May 2018 Wrap Up

Hello!

I am here with May 2018 Wrap Up … and only a touch delayed. In May read a total of 5 books and 1,378 pages.

The genres I read this month were poetry, short stories and fantasy. I read 2 standalone books, 1 first book in the series and 2 sequels.

Onto the ratings!

 

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★★★★★

A Court of Frost and Starlight (A Court of Thorns and Roses #3.1) by Sarah J. Maas 

 

No surprises here that I gave this book 5 stars. I adore this world and these characters so it was such a treat to be back in their world. This was exactly what I needed this month after stress at work. It was wonderful to explore more about these characters and also more of the Night Court. Cannot say much about the plot since if you haven’t read the previous three books but I will say if you love the pervious books I think you’ll adore this one too.

 

Vailisa the Wise and Other Tales of Brave Young Women written by Kate Forsyth and illustrated by Lorena Carrington

This was a stunning collection of fairy tales that showed smart, talented badass women at the forefront. Kate Forsyth highlights some of the lessor know folk tales such as Russian classic Vailisa the Wise all of which go against the whole damsel in distress trope we’re used to in our fairy tales. I loved that she mimicked the familiar form the classic Grimm’s and Anderson tales. Lorena Carrington’s illustrations are stunning and give extra life to these women’s stories. There was just the right amount of dark and whimsy that makes this collection perfect for fairytale fans of all ages.

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★★★★

Sun Warrior (Tales of a New World #2) by P.C Cast

I really liked the first book and I am have massive fan of P.C. Cast herself. This second book picked up right after the last sentence of the first book, Moon Chosen and we are thrown right into the action. The battle lines have been drawn and Mari, an Earth Walker and Nik, a Companion, who were once from rival clans now find themselves fighting to save each other and their people from destruction.

I adore the world in this series it’s a fantastic blend of old and new. We get this sense that it’s a post-apocalyptic world as there are crumbling building and bridges but these are relics of an ancient time and the have moved back to the old ways of living off the land. Like with most of Cast’s work, the magic system is bedded with a spiritualist nature similar to that of tribal nations. I cannot wait for the third books, which is coming out this August!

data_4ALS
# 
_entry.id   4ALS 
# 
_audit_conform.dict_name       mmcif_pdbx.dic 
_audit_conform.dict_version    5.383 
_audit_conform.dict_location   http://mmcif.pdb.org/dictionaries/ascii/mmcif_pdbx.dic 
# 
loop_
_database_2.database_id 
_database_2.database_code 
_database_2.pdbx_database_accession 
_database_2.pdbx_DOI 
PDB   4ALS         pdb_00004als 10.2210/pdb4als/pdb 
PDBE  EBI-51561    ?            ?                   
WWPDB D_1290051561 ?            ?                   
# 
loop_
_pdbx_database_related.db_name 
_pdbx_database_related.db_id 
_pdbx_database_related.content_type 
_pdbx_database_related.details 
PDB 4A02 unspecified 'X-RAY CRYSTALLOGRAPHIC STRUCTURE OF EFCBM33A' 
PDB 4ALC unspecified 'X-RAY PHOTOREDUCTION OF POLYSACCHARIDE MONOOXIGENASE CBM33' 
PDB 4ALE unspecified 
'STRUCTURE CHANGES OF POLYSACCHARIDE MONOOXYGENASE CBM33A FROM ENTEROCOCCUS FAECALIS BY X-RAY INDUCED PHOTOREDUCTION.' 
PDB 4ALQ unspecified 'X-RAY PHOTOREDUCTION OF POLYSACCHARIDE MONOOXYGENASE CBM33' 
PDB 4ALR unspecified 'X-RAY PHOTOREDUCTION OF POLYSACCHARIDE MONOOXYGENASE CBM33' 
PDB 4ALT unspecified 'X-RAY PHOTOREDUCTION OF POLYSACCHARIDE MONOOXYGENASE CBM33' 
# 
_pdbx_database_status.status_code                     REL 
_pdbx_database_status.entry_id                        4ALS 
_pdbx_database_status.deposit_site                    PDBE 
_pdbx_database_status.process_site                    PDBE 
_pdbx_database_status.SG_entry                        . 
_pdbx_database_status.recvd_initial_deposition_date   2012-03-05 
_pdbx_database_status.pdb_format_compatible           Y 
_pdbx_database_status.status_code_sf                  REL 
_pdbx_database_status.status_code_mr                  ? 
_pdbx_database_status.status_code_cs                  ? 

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★★★

Forest of Thousand Lanterns (Rise of the Empress #1) by Julie C. Dao 

This is isn’t really want I expected. Forest of a Thousand Lanterns follows Xifeng a young peasant girl who’s grown up in a forgotten village. The stars say she is destined for greatness, that she is meant to be Empress of Feng Lu. But only if she embraces the darkness within her. The premise of this story is a reimagining of the Evil Queen with an East Asian inspired fantasy setting. I’m not sure what didn’t work for me, maybe that I was expecting a faster pace story. The narrative it’s self is rather slow paced as Xifeng plots her way into the palace. But once she’s there and in a position of relative power the pace picks up and skips quite a few years to feed the narrative back into the familiarity of Snow White. 

What I did love was the setting. It was rich and easy to lose yourself in. The Chinese inspiration for the palace is so opulent and Julie C. Dao descriptions were amazing. I think Dao handled Xifeng as a character really well. We really do get to see that struggle between being herself and feeding into the darkness, loosing herself but achieving her destiny. Overall I enjoyed the book and am interested to see what happens in the sequel.

 

Poems by Sappho, translated by John Maxwell Edmonds 

I was lucky enough to received an ARC of this book and I do have a full review coming up so I’ll keep this short. Thank you so much to Dover Publications for sending a copy my way!

This was my first taste of Sappho’s poetry and I throughly enjoyed it. Her rhythmic and melody feel quite modern and at times it’s hard to imagine that these poems are thousands of years old. I found her more relatable and accessible than some of the other ancient literature I’ve read. So sad that all that remains are fragments but so glad we have these to cherish. I enjoyed John Maxwell Edmonds’ translation I was never drawn out of the reading experience which I’m thankful for that.

If you haven’t read any of Sappho’s poetry, I highly recommend you do! She’s all kinds of wonderful.

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That’s it for me. Comment down below and let me know what you’re favourite read of May was.

Until next time, happy reading!
Dearna

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